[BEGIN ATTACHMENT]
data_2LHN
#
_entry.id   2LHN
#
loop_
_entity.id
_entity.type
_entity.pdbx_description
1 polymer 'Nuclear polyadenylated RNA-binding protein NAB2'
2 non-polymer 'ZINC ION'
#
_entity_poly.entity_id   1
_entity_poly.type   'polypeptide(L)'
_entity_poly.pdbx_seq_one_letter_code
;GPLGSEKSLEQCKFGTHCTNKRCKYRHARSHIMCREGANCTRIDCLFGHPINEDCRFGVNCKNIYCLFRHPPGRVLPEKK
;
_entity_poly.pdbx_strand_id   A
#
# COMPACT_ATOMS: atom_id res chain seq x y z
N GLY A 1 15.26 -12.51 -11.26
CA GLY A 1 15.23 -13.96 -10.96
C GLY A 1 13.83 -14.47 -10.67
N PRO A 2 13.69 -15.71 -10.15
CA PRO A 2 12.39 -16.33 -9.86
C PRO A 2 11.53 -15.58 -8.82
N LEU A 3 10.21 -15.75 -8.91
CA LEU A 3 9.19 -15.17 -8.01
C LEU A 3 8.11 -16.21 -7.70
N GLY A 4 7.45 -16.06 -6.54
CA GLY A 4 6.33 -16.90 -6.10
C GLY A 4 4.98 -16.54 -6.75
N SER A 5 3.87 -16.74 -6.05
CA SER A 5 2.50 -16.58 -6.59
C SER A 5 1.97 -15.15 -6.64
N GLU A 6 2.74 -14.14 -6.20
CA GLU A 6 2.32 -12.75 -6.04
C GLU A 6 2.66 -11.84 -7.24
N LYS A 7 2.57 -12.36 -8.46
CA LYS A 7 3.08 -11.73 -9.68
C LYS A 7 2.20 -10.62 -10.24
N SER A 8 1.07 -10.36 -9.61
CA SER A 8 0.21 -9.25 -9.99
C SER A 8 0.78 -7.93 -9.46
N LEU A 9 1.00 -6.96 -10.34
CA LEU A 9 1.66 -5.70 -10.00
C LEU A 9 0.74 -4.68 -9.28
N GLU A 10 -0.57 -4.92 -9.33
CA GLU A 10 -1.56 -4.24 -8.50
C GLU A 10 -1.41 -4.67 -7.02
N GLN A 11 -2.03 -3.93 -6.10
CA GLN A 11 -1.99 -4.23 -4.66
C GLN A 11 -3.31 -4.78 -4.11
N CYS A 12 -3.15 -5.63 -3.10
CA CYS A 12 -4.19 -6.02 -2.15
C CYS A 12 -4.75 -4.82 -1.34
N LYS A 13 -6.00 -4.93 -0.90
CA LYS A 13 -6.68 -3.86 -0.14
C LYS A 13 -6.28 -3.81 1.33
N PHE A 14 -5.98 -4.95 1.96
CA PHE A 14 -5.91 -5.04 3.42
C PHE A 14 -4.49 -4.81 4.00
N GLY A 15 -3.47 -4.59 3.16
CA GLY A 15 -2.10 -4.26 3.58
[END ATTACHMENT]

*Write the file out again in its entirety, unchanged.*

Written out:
data_2LHN
#
_entry.id   2LHN
#
loop_
_entity.id
_entity.type
_entity.pdbx_description
1 polymer 'Nuclear polyadenylated RNA-binding protein NAB2'
2 non-polymer 'ZINC ION'
#
_entity_poly.entity_id   1
_entity_poly.type   'polypeptide(L)'
_entity_poly.pdbx_seq_one_letter_code
;GPLGSEKSLEQCKFGTHCTNKRCKYRHARSHIMCREGANCTRIDCLFGHPINEDCRFGVNCKNIYCLFRHPPGRVLPEKK
;
_entity_poly.pdbx_strand_id   A
#
# COMPACT_ATOMS: atom_id res chain seq x y z
N GLY A 1 15.26 -12.51 -11.26
CA GLY A 1 15.23 -13.96 -10.96
C GLY A 1 13.83 -14.47 -10.67
N PRO A 2 13.69 -15.71 -10.15
CA PRO A 2 12.39 -16.33 -9.86
C PRO A 2 11.53 -15.58 -8.82
N LEU A 3 10.21 -15.75 -8.91
CA LEU A 3 9.19 -15.17 -8.01
C LEU A 3 8.11 -16.21 -7.70
N GLY A 4 7.45 -16.06 -6.54
CA GLY A 4 6.33 -16.90 -6.10
C GLY A 4 4.98 -16.54 -6.75
N SER A 5 3.87 -16.74 -6.05
CA SER A 5 2.50 -16.58 -6.59
C SER A 5 1.97 -15.15 -6.64
N GLU A 6 2.74 -14.14 -6.20
CA GLU A 6 2.32 -12.75 -6.04
C GLU A 6 2.66 -11.84 -7.24
N LYS A 7 2.57 -12.36 -8.46
CA LYS A 7 3.08 -11.73 -9.68
C LYS A 7 2.20 -10.62 -10.24
N SER A 8 1.07 -10.36 -9.61
CA SER A 8 0.21 -9.25 -9.99
C SER A 8 0.78 -7.93 -9.46
N LEU A 9 1.00 -6.96 -10.34
CA LEU A 9 1.66 -5.70 -10.00
C LEU A 9 0.74 -4.68 -9.28
N GLU A 10 -0.57 -4.92 -9.33
CA GLU A 10 -1.56 -4.24 -8.50
C GLU A 10 -1.41 -4.67 -7.02
N GLN A 11 -2.03 -3.93 -6.10
CA GLN A 11 -1.99 -4.23 -4.66
C GLN A 11 -3.31 -4.78 -4.11
N CYS A 12 -3.15 -5.63 -3.10
CA CYS A 12 -4.19 -6.02 -2.15
C CYS A 12 -4.75 -4.82 -1.34
N LYS A 13 -6.00 -4.93 -0.90
CA LYS A 13 -6.68 -3.86 -0.14
C LYS A 13 -6.28 -3.81 1.33
N PHE A 14 -5.98 -4.95 1.96
CA PHE A 14 -5.91 -5.04 3.42
C PHE A 14 -4.49 -4.81 4.00
N GLY A 15 -3.47 -4.59 3.16
CA GLY A 15 -2.10 -4.26 3.58